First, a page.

Small Business

Are Timesheets a Legal Requirement in Ireland?

Understand your legal obligations when it comes to recording your employees' working time...
Sean QuinnPosted on Friday, March 3rd 2023

If you employ people in your small business, you'll need to be aware of the rules surrounding their working time and breaks, and what records you'll be legally required to keep. There are strict rules in place in Ireland to protect employees, but we're here to help you keep on top of your time tracking responsibilities.

Most rules apply to all employees, however there are exceptions, for example the Gardaí and Defence Forces are not governed by the same rules on their working hours. There are also exceptions to be made for employees who are under the age of 18. Generally though, for most small businesses, the rules apply in the same way across the board.

How many hours can you work a week?

The Organisation of Working Time Act in Ireland dictates employees' maximum hours, as well as their entitlement to breaks for rest. The act stipulates that employees cannot work more than 48 hours a week on average. Working time does not include time spent travelling to and from work (unless there is no fixed place of work) and doesn't include time spent on annual leave, sick leave, adoptive or parental leave.

The reference period for calculating an employee's average weekly hours depends on the industry; for the majority of businesses, the reference period is 4 months, however businesses such as hospitals, prisons and tourist attractions may use a reference period of 6 months. Employees can agree with their employer to extend their reference period to 12 months.

The Organisation of Working Time Act also stipulates that employees are legally entitled to breaks during the working day. After 4.5 hours worked, they're entitled to 15 minutes. After 6 hours, they're entitled to 30 minutes total rest time - which can include the first 15 minute break.

Breaks aren't included as working time, and there's also no legal right to paid breaks. Whether a break is paid or not should be laid out in an employee's employment contract.

Additional rights to breaks are given to shop workers, with the Act stipulating that they must receive a one-hour consecutive break between the hours of 11.30AM and 2.30AM, if they work for greater than 6 hours between those times.

Breastfeeding mothers are also legally entitled to extra paid rest time for the first 6 months of their baby's life to breastfeed or express milk; this can either be taken as a 60 minute break during the day, or a 60 minute reduction in their usual working hours.

How long should employees rest between working days?

There are laws surrounding both daily rest periods, and weekly rest periods.

The right to a Daily rest period means that employees should have at least 11 hours rest between working days. For example, an employee who finishes their working day at 6PM should not begin work until 5AM the next day.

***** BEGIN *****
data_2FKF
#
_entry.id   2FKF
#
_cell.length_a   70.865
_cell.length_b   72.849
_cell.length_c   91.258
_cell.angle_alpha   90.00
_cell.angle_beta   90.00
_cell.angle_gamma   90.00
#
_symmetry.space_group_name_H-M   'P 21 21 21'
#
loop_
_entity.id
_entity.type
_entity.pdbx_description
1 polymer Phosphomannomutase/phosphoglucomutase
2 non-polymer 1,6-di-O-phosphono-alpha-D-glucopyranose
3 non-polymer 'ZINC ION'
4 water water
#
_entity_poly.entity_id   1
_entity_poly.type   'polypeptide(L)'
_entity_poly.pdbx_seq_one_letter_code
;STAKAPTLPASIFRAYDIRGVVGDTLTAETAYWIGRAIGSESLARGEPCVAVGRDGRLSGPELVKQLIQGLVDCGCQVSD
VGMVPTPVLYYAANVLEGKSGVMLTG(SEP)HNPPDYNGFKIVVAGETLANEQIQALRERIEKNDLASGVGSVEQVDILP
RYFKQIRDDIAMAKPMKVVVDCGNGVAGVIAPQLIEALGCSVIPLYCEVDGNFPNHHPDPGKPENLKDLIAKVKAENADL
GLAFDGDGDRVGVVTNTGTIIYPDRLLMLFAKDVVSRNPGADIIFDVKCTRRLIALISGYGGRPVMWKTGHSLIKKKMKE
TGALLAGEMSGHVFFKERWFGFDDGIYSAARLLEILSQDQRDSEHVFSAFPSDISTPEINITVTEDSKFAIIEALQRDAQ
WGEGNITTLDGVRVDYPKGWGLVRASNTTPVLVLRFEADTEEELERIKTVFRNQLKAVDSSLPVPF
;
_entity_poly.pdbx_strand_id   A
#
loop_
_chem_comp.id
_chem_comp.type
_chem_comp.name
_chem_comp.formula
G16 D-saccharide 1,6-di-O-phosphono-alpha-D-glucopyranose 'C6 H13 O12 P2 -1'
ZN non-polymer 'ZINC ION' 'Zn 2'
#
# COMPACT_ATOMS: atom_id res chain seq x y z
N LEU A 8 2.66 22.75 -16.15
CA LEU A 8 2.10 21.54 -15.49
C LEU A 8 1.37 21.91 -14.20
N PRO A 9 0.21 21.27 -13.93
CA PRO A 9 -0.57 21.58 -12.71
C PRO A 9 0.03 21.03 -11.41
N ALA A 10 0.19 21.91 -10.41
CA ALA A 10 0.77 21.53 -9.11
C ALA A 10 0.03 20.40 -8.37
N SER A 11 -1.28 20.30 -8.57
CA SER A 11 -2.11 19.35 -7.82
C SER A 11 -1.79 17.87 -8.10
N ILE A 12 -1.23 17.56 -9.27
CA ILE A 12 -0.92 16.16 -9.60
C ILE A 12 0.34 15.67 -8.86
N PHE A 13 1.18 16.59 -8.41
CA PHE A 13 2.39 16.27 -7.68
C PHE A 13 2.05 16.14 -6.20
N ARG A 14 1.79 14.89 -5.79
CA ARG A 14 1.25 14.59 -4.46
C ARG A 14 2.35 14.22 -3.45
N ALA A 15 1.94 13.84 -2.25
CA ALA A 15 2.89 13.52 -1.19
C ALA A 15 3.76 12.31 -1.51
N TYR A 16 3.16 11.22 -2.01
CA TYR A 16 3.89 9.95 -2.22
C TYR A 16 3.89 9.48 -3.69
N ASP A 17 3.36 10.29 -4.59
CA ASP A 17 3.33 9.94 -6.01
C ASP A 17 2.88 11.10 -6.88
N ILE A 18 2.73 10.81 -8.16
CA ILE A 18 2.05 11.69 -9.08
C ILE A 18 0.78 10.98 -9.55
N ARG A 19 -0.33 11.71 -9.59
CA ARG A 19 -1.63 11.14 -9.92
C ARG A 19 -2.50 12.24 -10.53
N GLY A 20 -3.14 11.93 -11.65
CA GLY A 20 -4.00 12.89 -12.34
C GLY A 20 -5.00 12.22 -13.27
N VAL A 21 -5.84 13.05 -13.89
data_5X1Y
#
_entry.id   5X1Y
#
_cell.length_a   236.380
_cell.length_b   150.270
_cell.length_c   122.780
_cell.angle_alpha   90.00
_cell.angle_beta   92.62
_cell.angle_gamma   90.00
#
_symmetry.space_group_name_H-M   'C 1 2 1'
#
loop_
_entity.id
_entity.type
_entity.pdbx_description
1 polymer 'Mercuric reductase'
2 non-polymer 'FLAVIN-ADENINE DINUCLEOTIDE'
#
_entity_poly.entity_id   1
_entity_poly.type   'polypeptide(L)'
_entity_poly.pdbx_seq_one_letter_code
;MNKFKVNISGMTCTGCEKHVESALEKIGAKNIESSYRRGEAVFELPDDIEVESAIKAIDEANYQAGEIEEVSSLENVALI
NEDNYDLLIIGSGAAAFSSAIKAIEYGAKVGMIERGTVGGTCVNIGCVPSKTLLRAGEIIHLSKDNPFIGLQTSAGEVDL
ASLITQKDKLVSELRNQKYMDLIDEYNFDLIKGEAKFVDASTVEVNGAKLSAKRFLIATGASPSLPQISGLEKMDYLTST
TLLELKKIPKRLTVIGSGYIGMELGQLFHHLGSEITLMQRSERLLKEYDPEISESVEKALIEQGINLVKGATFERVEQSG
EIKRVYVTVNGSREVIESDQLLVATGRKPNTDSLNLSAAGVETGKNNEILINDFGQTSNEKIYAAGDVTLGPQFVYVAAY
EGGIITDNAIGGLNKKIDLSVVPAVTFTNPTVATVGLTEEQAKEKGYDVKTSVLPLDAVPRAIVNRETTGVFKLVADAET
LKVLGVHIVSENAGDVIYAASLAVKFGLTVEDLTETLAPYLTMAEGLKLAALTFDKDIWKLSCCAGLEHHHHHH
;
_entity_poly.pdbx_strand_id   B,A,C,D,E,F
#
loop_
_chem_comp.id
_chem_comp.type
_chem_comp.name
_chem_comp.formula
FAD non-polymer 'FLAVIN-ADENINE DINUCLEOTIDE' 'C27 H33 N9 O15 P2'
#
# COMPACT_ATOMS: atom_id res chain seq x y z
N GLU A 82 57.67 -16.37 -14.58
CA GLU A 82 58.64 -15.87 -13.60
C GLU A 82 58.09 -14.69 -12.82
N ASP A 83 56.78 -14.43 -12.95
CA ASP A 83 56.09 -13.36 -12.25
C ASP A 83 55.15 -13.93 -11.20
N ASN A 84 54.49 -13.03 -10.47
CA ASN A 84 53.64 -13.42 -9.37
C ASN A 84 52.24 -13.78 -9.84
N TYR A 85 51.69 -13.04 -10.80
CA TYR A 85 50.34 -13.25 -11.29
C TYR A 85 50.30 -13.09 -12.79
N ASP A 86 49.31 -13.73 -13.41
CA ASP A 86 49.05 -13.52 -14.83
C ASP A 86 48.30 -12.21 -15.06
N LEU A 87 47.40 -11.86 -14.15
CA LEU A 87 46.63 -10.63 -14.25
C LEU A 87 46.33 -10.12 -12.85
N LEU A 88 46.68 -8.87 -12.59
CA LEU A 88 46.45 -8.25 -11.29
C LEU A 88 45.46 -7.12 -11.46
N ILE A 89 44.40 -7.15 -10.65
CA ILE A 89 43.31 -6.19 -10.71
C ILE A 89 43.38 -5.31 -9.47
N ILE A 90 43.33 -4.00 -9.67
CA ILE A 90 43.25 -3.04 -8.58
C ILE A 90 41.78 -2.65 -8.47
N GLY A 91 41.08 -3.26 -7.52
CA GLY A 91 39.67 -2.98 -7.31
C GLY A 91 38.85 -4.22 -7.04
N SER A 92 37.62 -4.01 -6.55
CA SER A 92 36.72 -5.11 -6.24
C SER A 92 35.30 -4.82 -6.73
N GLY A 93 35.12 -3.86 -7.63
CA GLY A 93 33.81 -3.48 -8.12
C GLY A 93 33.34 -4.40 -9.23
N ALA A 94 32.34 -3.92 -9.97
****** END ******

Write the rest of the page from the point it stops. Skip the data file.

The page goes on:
Weekly rest period rules mean that employees are entitled to a period of 24 hours away from work in any 7 days, which should be taken on a Sunday unless otherwise stipulated in their employment contract. If they are unable to take a weekly rest period, they are entitled to two 24 hour rest periods in the next week.

Do the rules on breaks apply to all employees?

The rules on breaks usually apply to most workers, with the exception of certain industries such as the Gardaí, Defence Forces and those involved in transport activities. Employees aged 16 and 17 also have slightly different entitlement to rest breaks, governed by the Protection of Young Persons (Employment) Act

Exceptions can also be made for shift workers, or in case of an emergency - in these circumstances, workers can take compensatory rest at another time to make up for any missed breaks.

What records do I need to keep about my employees' working time?

As an employer, you are responsible for keeping detailed records for each day and week about your employees' working time, rest periods, breaks and leave taken from work.

These records can be kept either electronically or in the form of a physical OWT1 form, but must always be accessible to inspectors from the Workplace Relations Commission if required. Working time records are excluded from the General Data Protection Regulations, and must be stored for 3 years.

Failure by an employer to keep these records can result in a fine of up to €1,900.

Whose responsibility is it to fill in timesheets?

Although employees may be asked to fill in daily or weekly timesheets, the legal responsibility for keeping records on employees' working time falls with the employer.

Employees cannot be penalised for failure by their employer to keep accurate records of their working time.

What records need to be kept by employers in Ireland?

Your records for each employee should include:

  • Their name, address, Personal Public Service number, and a description of their duties
  • Their employment contract
  • Their total hours worked for each day and week
  • A record of hours of leave taken, along with payment received for that leave
  • A record of additional pay for public holidays
  • A written record of notification of working time (ie. their weekly rota)

TimeKeeper can help you fulfil your legal obligations with regard to your employees' working time, rotas, breaks and overtime, as well as tracking their annual leave and public holidays. Human Resources information can be stored too, including documents and contracts which can be viewed by employees at any time.

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